In my previous post, I mentioned that I photographed an edged weapons collection for a friend. I talked previously about one of his American possessions, but the real meat of his collection consists of several pieces of WWII German regalia.
My friend certainly does not have any sympathies with the Nazi movement. He collects these items because they are pieces of history, because they are interesting, and because they are, frankly, quite beautiful objects, despite being tinged with what we now equate with evil.
I recall the scene in American Beauty where the teen girl flips a delicate piece of dinnerware to find a swastika printed on the back.
Nazis are now the perfect villains, to the point where they are now cliché. Their goal is now almost universally reviled, and yet they looked so damned good while doing unspeakable things to millions of people. That’s incredibly cinematic. In a film, you can kill as many Nazis as you like, because it’s easy to forget that Nazis were real (tragically misguided) human beings who happen to look good while they die like flies. Quentin Tarantino bucked history and murdered Hitler himself in a tremendously gory fashion, and audiences cheered in the theater. This is the sort of thing that the term “zeitgeist” was made for.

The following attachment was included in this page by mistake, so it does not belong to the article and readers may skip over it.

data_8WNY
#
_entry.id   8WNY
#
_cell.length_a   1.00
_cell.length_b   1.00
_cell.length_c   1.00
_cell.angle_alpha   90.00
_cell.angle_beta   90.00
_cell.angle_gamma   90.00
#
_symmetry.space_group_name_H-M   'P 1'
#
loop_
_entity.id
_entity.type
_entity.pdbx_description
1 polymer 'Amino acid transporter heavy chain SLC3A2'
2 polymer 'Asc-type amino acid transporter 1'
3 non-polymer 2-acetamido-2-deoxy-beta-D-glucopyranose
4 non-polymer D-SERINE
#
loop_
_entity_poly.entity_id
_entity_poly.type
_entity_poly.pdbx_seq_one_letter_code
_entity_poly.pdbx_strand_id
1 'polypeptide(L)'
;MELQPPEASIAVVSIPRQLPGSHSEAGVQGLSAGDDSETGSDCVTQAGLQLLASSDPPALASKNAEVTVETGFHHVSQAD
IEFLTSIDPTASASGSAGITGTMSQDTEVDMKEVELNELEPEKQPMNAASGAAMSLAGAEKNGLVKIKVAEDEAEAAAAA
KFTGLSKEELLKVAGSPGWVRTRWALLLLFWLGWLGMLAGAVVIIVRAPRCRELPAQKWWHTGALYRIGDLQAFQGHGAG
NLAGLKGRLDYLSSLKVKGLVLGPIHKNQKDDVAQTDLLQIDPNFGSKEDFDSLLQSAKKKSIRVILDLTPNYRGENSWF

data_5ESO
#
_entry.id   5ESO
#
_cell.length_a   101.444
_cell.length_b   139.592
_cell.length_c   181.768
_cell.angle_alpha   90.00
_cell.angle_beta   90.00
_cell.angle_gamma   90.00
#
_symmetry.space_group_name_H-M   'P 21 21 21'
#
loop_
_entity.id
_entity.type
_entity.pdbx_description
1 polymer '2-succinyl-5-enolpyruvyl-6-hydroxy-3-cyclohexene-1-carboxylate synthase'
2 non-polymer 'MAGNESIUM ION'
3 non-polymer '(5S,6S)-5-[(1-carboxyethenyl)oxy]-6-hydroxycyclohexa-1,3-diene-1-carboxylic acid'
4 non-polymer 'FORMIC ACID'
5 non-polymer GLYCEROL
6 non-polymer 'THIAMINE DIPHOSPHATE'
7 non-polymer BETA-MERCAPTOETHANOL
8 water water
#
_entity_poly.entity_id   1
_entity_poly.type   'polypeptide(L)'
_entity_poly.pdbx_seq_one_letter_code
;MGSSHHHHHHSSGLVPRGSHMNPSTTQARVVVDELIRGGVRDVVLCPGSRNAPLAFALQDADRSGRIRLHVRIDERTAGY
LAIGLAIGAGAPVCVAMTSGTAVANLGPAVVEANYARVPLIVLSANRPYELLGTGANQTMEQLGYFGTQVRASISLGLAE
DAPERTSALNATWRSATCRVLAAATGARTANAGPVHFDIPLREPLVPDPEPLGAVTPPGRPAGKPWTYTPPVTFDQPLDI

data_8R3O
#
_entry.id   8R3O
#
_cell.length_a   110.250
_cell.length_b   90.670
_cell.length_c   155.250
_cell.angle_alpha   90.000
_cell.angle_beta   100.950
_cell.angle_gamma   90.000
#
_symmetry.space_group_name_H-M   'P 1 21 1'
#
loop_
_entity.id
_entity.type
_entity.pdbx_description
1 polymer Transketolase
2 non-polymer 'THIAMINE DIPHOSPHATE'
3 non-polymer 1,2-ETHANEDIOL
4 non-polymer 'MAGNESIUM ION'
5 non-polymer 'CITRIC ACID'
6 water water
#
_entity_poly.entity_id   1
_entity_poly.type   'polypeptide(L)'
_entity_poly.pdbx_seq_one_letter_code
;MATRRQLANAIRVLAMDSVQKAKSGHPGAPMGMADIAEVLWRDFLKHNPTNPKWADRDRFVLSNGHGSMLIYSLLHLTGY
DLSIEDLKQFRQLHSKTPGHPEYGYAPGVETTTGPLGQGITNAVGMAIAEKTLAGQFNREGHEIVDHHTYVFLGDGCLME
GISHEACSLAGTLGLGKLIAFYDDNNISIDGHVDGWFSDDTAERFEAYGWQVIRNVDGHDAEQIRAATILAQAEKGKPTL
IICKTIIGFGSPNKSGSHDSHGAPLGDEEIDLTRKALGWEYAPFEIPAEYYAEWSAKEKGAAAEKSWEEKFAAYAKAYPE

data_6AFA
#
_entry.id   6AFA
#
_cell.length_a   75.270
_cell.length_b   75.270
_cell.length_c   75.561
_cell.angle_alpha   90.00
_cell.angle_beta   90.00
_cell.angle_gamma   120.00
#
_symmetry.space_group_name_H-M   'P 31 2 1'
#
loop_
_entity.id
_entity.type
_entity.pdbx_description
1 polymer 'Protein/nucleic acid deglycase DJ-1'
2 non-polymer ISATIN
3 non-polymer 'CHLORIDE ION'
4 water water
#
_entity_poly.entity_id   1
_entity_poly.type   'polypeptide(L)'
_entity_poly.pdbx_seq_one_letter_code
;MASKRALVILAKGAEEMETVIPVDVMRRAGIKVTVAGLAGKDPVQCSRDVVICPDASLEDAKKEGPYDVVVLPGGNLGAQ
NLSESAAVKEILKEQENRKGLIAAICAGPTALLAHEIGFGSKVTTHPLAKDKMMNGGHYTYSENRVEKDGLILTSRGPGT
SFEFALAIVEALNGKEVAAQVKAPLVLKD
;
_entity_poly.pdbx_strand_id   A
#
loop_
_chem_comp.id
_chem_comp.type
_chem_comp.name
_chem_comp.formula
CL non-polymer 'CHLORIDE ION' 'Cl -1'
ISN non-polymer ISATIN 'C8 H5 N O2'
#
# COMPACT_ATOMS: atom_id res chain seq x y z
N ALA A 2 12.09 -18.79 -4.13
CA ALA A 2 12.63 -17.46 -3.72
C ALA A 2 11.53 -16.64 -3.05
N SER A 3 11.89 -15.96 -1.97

Items like these beautiful daggers are reminders of the seductive image control that helped lure an entire country of people to become monsters. It’s no mystery to me why my friend collects such things.